Maybe meeting your friends at the movies on a Friday night helps you relax after a tough week at work. Perhaps calling a friend after receiving difficult news provides you with the support you need to complete a semester at school. Or maybe hearing a friend’s excitement about the fact that you got into the graduate program of your choice makes you feel loved and encouraged as you embark on the next step of your life. It’s quite likely that you rely on your friends for all of these things: to have fun, to give support in times of need, and to share in your successes. Regardless of what your friendships look like, however, it is clear that all people need friends.
Having a baby, of course, changes friendships, but it doesn’t mean that you will no longer need your friends or that you must forget about them in order to be a good mom. You will be better able to care for your baby if you are receiving the outside support that you need!
Many women find that the biggest change in their friendships once their baby is born is the decrease in their availability to see their friends. This lesser availability doesn’t mean that you’ll never be able to see your friends again, but this just means that you may need to be strategic in planning to see them! If you are able to afford child care (or simply just want to spend some time alone with adults!), some women partake in the same activities with their friends as they used to by trying to schedule accommodations in advance. Still, other mothers aren’t necessarily able to makes these accommodations and feel pressured to make the exact same types of plans with their friends as they made before they had children. If you are unable to afford child care (or simply just don’t want to leave your baby!), consider what one mom did. Cheryl started a group where she and her friends rotated hosting a monthly hangout on Friday nights where they and their kids could spend time together. An event like this Friday night hangout only became possible once her other friends also had children, but it became a great way for her and the other moms to socialize and watch their children!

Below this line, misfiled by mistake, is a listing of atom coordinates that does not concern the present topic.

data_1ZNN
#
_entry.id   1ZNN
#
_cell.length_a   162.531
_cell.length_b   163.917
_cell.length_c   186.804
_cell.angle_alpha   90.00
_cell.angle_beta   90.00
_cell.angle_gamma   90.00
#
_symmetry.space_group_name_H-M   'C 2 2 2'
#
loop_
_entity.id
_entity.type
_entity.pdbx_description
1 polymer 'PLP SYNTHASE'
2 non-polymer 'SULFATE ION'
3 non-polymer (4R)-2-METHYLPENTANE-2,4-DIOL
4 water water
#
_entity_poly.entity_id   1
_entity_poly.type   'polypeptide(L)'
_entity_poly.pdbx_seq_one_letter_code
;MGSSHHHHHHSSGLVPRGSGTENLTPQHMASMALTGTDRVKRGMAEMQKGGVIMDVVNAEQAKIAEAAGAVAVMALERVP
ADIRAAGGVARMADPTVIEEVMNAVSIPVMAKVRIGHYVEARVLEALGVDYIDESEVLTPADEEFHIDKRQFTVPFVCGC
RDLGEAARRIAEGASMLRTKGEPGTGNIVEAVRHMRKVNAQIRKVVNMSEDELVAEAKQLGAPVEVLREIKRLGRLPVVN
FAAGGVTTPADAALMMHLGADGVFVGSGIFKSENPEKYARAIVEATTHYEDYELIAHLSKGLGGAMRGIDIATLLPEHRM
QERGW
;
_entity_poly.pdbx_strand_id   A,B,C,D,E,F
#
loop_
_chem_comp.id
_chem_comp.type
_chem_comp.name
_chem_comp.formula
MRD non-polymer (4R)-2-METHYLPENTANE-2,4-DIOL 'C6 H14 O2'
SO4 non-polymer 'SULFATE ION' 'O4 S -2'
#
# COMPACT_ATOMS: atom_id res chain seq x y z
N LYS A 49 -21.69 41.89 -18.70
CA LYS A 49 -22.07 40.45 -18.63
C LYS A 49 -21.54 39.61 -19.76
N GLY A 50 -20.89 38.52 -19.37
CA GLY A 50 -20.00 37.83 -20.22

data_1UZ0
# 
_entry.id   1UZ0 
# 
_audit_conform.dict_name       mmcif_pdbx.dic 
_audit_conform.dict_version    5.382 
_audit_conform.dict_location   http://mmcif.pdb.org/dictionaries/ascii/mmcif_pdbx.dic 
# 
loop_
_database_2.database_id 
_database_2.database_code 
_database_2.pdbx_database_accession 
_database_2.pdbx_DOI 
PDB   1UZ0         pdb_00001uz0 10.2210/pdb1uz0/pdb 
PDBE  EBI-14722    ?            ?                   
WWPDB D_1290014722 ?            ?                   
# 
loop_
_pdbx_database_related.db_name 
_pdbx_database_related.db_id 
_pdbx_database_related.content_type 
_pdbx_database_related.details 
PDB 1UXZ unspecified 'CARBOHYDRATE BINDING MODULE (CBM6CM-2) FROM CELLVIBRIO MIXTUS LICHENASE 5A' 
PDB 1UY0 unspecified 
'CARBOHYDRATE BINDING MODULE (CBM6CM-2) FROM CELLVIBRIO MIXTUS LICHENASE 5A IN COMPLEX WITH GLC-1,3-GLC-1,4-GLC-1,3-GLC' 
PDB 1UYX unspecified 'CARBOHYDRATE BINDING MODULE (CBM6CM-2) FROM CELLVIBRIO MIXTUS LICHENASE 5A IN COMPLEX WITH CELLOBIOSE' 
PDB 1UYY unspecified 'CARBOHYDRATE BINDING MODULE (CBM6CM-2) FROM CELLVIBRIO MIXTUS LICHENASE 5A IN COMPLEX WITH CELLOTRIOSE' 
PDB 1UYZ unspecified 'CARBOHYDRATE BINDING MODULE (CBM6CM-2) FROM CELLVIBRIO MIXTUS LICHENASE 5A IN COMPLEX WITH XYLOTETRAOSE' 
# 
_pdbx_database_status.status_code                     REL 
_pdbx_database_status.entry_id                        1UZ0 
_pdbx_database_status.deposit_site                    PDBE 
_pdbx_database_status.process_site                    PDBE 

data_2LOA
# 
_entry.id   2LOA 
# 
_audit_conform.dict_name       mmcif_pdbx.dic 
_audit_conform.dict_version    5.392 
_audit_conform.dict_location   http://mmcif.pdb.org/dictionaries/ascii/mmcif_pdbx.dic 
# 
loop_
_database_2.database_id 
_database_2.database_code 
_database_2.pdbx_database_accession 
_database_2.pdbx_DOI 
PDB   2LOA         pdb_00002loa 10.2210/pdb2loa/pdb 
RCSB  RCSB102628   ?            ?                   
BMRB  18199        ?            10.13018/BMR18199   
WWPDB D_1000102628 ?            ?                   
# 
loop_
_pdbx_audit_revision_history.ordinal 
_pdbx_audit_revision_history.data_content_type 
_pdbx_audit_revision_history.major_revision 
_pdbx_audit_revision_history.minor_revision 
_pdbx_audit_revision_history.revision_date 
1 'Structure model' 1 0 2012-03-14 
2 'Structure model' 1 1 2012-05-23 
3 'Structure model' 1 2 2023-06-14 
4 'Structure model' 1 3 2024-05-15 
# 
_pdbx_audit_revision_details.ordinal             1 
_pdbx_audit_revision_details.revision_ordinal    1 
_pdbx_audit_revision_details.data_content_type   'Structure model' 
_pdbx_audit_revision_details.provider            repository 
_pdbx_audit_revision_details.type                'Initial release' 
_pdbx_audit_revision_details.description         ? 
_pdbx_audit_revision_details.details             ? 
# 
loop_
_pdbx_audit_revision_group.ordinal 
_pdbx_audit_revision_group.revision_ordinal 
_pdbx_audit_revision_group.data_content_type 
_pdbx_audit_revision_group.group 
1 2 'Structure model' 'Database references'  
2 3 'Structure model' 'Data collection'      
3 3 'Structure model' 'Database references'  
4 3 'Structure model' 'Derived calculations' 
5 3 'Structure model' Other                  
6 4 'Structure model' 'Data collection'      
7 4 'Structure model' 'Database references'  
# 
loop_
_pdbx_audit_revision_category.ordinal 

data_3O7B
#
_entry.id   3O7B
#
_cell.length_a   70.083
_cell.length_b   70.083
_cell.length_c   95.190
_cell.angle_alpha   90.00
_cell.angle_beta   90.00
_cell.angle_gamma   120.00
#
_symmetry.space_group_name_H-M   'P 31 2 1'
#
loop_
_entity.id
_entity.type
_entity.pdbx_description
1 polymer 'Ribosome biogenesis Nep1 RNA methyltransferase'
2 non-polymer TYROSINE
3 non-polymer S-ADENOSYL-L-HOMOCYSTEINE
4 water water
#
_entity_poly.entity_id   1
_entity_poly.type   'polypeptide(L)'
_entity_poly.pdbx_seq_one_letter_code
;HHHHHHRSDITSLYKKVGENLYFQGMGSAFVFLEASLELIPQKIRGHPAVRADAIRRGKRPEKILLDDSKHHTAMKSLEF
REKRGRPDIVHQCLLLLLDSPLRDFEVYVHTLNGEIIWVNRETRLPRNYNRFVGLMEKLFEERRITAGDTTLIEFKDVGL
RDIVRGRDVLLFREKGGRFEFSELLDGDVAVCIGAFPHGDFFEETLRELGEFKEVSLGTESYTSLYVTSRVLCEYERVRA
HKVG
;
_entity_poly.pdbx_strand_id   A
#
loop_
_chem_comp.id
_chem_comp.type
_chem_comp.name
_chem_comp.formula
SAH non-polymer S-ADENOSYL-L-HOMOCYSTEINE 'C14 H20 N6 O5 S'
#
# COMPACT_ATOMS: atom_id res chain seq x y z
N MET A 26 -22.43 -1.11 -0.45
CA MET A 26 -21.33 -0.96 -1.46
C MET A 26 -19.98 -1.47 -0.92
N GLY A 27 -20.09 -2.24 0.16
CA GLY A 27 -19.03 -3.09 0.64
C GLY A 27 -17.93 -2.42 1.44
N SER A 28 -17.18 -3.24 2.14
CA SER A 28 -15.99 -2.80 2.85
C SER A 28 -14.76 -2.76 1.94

While some moms find that it’s worth it to work through these changes with the friends they had before they had a baby, others find that they begin to acquire a new friend group after becoming a mom. Sometimes, women find that their “old” friends have difficulty understanding their new responsibilities as a mother, so they begin to gravitate toward friendships with other mothers who understand these responsibilities. Once children begin preschool and kindergarten, many mothers find that social groups form naturally as they begin to meet the parents of their children’s classmates, but there are also many ways to form a friend group while still caring for an infant. One mother, Candace, found that participating in a “Mommy and Me” class at her local library helped her make a lot of friends because her class was grouped by the baby’s age, which put the moms “in a very shared environment.” Still, other women, such as Molly, prefered developing friendships in a less formal setting and have found that simply having conversations with other moms at a nearby playground has helped them form meaningful friendships.
Sometimes, it can be overwhelming to find time to meet with friends in person with a new baby, and some weeks people’s schedules just don’t seem to align with each other’s. While spending time with friends in person is important both for your own well-being and maintaining friendships, there are also ways to seek out and develop friendships as a new mother from the comfort of your own home. Some moms enjoy looking at blogs and social media platforms to simply learn about how other moms foster friendships, but these platforms can also be a space for moms to reach out to one another and provide support over the internet. Cheryl found that reaching out to other mothers on the internet is “great during 3 a.m. wide-awake episodes.” Still, other moms find that simply making the time to hear someone’s voice on a five-minute phone call can help make them feel closer to their friends and add joy to their day when they’re having difficulty meeting in person.
Adjusting to friendships as a new mother takes time, so don’t worry if things don’t click right away. By approaching friendships in whatever way works best for you, things will sort themselves out!